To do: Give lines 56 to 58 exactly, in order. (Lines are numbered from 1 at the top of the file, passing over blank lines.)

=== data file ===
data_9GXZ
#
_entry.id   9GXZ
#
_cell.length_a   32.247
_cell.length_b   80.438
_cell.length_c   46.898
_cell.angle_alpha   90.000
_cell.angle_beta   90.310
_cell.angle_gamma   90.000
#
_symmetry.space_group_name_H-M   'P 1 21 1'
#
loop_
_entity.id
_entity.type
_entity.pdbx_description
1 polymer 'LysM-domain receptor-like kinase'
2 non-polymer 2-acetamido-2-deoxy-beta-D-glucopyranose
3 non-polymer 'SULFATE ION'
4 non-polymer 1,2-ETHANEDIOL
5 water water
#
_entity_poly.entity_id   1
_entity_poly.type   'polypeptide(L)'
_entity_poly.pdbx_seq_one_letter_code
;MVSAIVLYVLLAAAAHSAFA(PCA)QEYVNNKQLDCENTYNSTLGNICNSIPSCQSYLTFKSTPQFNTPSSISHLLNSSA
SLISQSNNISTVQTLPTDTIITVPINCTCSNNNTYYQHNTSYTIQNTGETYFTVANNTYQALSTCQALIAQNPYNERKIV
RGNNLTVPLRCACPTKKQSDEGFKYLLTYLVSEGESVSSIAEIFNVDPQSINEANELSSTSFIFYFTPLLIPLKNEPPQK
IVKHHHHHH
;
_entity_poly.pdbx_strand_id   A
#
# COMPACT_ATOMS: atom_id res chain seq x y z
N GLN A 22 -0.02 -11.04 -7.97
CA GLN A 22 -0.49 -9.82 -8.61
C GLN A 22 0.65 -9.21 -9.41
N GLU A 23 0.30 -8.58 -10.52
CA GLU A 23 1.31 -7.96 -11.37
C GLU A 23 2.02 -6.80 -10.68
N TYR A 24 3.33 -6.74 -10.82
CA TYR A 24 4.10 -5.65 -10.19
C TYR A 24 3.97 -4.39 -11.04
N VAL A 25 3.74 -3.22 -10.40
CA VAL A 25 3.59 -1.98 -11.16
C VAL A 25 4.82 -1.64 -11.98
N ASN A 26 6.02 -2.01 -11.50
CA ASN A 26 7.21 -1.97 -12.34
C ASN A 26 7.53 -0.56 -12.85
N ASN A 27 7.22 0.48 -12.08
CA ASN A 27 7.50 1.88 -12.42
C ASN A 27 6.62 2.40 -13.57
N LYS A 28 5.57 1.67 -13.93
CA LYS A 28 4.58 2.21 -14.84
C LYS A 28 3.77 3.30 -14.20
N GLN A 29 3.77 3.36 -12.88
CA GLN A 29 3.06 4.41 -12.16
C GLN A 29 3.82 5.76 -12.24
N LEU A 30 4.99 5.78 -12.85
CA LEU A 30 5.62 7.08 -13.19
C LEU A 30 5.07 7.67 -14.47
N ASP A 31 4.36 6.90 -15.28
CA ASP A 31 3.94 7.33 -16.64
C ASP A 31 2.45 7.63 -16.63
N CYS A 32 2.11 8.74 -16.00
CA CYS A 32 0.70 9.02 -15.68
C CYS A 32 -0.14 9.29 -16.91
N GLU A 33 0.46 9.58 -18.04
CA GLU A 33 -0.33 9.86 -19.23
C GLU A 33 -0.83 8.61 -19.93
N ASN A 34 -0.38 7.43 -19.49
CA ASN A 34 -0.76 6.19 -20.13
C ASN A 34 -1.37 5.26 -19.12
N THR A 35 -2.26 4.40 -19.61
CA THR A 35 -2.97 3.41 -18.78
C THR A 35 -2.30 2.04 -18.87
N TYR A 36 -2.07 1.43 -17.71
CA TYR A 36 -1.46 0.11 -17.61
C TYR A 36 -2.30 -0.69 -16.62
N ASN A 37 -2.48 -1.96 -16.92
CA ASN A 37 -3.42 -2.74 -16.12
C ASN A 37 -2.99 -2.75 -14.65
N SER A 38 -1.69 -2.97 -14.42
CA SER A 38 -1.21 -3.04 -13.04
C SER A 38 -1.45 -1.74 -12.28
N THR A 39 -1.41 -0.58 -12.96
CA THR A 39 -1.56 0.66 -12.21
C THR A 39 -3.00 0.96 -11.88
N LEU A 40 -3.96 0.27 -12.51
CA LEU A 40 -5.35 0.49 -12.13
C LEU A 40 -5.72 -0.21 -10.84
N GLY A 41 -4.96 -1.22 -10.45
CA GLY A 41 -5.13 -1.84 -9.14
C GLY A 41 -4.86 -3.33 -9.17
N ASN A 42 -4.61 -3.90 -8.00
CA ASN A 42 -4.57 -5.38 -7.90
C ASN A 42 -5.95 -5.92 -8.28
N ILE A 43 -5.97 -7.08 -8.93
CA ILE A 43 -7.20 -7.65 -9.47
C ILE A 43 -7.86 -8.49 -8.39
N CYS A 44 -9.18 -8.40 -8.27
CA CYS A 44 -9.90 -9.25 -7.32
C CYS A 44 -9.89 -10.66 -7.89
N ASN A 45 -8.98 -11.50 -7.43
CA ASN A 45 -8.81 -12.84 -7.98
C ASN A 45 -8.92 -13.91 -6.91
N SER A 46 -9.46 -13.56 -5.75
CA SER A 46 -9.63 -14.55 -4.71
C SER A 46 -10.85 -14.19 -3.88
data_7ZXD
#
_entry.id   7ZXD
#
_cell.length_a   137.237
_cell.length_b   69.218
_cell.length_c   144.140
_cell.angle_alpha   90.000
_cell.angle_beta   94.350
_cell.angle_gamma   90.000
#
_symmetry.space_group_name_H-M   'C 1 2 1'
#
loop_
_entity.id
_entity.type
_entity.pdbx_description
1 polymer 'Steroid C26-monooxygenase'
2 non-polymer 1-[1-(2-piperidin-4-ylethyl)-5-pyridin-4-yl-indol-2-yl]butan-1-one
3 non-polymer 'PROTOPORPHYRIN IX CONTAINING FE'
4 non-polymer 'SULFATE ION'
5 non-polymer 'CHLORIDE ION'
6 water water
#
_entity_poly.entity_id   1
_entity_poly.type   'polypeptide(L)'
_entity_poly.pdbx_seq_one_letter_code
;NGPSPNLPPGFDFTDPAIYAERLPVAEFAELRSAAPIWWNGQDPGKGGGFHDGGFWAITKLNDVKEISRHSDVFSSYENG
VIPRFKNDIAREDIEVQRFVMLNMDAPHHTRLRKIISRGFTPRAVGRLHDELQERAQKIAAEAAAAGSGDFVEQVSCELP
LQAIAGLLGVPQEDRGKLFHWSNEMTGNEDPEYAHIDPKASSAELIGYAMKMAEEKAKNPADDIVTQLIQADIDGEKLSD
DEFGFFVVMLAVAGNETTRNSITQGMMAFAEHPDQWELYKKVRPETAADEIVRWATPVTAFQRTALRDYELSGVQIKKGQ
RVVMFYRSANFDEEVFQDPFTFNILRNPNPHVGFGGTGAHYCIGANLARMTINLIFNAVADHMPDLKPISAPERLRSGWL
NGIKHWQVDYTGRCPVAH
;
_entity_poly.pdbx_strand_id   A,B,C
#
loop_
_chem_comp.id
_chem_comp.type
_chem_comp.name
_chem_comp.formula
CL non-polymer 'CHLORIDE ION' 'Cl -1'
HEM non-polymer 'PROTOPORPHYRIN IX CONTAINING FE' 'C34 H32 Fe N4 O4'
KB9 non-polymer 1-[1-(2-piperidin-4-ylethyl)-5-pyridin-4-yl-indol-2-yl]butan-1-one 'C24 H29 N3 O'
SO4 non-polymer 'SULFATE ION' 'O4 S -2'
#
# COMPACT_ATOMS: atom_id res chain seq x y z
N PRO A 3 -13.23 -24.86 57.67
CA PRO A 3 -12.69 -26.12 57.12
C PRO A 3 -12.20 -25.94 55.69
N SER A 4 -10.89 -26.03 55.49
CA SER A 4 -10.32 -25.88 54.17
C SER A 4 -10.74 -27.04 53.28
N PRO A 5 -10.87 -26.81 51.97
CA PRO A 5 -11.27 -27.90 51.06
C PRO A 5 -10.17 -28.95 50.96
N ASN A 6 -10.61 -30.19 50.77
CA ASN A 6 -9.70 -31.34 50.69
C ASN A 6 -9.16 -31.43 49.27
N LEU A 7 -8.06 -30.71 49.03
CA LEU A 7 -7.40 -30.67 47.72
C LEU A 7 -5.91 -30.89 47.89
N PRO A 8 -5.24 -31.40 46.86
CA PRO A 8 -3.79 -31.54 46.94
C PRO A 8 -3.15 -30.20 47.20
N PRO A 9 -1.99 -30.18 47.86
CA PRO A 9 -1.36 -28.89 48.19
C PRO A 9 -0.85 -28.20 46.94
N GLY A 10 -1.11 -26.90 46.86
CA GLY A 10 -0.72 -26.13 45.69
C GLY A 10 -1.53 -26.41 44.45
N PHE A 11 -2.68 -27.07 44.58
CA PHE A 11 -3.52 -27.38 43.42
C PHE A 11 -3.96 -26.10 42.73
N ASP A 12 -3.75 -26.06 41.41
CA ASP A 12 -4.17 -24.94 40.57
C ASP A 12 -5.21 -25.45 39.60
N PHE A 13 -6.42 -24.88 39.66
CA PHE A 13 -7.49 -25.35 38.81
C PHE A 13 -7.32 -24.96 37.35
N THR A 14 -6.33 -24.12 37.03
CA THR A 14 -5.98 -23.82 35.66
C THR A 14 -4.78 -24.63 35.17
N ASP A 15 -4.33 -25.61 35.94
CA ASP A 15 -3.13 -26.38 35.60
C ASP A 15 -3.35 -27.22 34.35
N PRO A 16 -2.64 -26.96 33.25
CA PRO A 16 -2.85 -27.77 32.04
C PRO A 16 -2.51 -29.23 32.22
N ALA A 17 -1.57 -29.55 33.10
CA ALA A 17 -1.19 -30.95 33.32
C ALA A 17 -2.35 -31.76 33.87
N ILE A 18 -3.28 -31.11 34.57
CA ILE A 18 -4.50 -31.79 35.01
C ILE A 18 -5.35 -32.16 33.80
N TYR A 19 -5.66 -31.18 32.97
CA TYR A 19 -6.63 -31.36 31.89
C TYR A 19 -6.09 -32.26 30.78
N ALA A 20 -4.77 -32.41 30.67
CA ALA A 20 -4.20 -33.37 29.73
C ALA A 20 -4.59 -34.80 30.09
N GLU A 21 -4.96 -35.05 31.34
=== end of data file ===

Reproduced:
N GLN A 29 3.77 3.36 -12.88
CA GLN A 29 3.06 4.41 -12.16
C GLN A 29 3.82 5.76 -12.24